We are looking at five implications for leaders taken from Philippians 2:7, where Paul tells us that Jesus “made himself of no reputation, and took upon him the form of a servant.” Are we ready to lead in this selfless, sacrificial way? If so, here is the fourth of five ways that leading in obedience to Christ will require of us that we become leaders of no reputation.
Surefire way #4 Defy success
Perhaps a better heading would be ‘re-define success.’ Read through the Gospels and see how many times Jesus redefined what people thought of as success. It was a consistent mantra with him to apply an alien ethic to the social issues of the day. Jesus taught kingdom values and applied them wherever he went, and it made him an offense to some and a laughingstock to others.
Jesus praised peacemakers in a world of violence and oppression. He opined that the meek would inherit the earth when it was only the powerful were in control. He equated lust with adultery and hatred with murder. He exhorted people to walk the extra mile, turn the other cheek, pray for enemies and love you neighbors – even the Samaritans. Jesus’ formula for success flew in the face of everything the present world represented.
Jesus changed the metrics on success, turned upside down the traits to be emulated and the values to be pursued. He did it at a very high price. He offended the religious leaders, disappointed the zealots, amused the Romans and infuriated the overly pious. And he did it all by redefining the abundant life that they were all seeking but not finding.
How do you define success for your organization in your role as a leader? How closely is that definition aligned with a secular one? Is it composed of financial gain, larger staff, increase in influence, etc? How about your personal definition of success? Is it tied up in accomplishments, accolades, approval and advancement?
The bottom line question is to what extent do kingdom values drive your definitions of success? How radical a change would occur if they were your only terms of measurement? We have been trying over the past decade to call Christian ministries back to a kingdom-value centric model of fundraising. That means measuring success by how well God has used us to engender givers’ hearts that are rich toward him, rather than how much we can raise for our selves. It is a radically new metric for measuring fundraising success.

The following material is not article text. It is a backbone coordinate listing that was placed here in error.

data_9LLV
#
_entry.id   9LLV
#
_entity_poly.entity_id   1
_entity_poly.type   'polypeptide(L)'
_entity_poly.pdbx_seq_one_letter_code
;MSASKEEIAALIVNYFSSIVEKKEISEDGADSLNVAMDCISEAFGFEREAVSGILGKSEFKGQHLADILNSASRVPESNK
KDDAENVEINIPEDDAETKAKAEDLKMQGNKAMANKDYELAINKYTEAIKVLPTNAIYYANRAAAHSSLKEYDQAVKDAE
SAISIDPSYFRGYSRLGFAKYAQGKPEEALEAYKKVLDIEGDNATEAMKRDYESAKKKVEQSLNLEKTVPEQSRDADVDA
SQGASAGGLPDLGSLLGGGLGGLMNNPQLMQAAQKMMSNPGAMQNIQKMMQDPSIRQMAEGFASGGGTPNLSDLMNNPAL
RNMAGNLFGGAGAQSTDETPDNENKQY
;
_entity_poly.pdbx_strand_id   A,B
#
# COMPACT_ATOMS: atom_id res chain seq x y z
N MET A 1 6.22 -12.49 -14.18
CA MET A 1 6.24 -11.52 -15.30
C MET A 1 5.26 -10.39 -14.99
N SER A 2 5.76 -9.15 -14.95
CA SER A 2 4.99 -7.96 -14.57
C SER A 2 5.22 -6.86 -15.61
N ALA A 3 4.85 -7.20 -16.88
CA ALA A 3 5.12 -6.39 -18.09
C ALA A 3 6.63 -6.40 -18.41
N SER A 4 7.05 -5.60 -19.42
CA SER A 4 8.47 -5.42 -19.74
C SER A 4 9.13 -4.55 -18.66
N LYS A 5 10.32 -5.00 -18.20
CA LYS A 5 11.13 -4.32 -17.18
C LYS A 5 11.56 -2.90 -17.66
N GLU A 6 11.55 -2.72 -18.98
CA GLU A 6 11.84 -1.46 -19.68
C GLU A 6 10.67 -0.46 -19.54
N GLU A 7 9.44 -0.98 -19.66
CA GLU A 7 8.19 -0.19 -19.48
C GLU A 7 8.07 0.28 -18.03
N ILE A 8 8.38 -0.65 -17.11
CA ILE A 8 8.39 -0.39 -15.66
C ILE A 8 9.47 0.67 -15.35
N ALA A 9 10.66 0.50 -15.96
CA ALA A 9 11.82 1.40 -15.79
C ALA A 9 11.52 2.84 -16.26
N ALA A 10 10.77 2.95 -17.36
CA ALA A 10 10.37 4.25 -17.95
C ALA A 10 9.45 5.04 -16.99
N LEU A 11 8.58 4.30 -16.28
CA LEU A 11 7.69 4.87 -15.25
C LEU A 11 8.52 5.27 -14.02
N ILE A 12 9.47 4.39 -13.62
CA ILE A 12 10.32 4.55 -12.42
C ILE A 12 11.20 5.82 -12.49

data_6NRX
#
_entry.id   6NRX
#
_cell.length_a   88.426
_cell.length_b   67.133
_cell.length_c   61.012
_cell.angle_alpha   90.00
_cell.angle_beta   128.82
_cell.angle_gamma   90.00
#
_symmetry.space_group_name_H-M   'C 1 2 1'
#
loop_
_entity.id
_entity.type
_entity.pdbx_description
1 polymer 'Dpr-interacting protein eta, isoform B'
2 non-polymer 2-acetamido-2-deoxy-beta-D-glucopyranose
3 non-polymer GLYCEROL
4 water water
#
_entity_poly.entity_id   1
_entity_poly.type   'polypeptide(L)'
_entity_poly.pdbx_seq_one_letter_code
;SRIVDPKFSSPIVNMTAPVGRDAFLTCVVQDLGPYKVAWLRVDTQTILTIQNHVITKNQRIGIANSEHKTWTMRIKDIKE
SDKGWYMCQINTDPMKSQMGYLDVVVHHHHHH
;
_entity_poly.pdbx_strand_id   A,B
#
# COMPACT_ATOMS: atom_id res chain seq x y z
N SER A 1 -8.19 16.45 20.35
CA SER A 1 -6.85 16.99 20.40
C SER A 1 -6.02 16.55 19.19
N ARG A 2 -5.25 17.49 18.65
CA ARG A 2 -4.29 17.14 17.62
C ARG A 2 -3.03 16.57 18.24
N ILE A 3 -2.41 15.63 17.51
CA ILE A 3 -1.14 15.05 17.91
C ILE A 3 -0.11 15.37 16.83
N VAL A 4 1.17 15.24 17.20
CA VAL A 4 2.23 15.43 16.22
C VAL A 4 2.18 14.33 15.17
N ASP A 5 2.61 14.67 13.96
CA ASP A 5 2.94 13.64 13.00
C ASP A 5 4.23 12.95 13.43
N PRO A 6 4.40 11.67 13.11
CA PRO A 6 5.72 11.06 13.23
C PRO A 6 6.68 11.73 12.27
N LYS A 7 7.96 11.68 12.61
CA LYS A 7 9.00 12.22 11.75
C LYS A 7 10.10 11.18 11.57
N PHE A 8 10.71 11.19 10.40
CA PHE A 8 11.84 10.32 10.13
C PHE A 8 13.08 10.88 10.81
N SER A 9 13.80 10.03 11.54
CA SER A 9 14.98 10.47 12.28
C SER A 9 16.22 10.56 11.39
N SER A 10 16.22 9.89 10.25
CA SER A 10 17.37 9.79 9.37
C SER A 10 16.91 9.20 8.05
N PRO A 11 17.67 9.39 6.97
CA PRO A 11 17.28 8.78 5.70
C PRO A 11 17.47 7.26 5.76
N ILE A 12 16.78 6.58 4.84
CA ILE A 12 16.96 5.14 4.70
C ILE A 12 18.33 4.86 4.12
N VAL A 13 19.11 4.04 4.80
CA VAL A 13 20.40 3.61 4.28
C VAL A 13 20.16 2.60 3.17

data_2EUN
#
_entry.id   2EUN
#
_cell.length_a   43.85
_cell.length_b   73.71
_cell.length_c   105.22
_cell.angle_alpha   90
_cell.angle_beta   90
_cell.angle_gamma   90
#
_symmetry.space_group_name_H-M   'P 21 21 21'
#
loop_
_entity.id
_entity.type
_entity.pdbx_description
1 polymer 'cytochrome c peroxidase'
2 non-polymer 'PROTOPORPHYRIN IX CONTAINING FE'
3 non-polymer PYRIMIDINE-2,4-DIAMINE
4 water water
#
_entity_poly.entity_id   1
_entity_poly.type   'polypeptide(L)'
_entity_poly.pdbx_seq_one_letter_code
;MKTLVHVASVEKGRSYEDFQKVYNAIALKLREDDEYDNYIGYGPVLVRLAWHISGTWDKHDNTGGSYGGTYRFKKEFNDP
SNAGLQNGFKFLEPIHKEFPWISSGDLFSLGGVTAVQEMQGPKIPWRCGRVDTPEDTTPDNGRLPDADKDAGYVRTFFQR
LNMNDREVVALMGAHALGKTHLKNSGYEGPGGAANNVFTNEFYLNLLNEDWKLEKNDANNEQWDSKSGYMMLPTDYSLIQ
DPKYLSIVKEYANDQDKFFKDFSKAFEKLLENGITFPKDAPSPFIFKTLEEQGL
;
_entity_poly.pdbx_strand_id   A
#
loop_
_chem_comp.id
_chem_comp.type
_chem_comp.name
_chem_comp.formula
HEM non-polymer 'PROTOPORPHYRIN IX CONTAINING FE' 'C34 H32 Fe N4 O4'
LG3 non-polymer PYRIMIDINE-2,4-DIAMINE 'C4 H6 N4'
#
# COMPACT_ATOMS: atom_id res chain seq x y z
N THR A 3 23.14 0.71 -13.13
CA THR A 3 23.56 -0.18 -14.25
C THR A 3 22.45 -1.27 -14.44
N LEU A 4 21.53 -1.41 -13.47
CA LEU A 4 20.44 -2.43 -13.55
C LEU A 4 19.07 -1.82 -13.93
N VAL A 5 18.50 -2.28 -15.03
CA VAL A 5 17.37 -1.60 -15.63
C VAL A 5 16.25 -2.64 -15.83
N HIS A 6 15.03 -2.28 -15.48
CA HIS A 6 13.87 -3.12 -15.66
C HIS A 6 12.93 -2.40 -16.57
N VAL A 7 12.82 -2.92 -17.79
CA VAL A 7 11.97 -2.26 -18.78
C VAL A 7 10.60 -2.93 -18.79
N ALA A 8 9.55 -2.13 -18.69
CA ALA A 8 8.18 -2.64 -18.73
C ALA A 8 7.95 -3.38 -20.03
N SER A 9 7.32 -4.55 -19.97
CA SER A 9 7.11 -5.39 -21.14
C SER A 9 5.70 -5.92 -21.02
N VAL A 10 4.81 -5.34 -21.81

In the end, leading according to kingdom values begins with us. It is intensely personal because it asks us to redefine success as we see it in our own eyes and measure it in our own hearts. As we are transformed by the power of the Holy Spirit, we become free to see our role in a new light. As kingdom values begin to drive us, we will in turn lead organizations toward achieving kingdom goals. When we do we will be facing a torrent of pushback from those who believe that success in doing God’s work is nothing more than applying good secular models with a few Bible verses thrown in. For them, your reputation will be compromised as you seek to lead according to a set of values that often run headlong into the world’s practices and definitions.
Under kingdom values, everything we have known is called into question: HR policies, budgeting, endowment keeping, fundraising, program assessment, board governance, marketing and communications, and even the way we manage our facilities and grounds.
Are you willing, as a leader, to set aside your reputation and accept the challenge of redefining every area of your organization according to kingdom values? Can you dare to do anything less?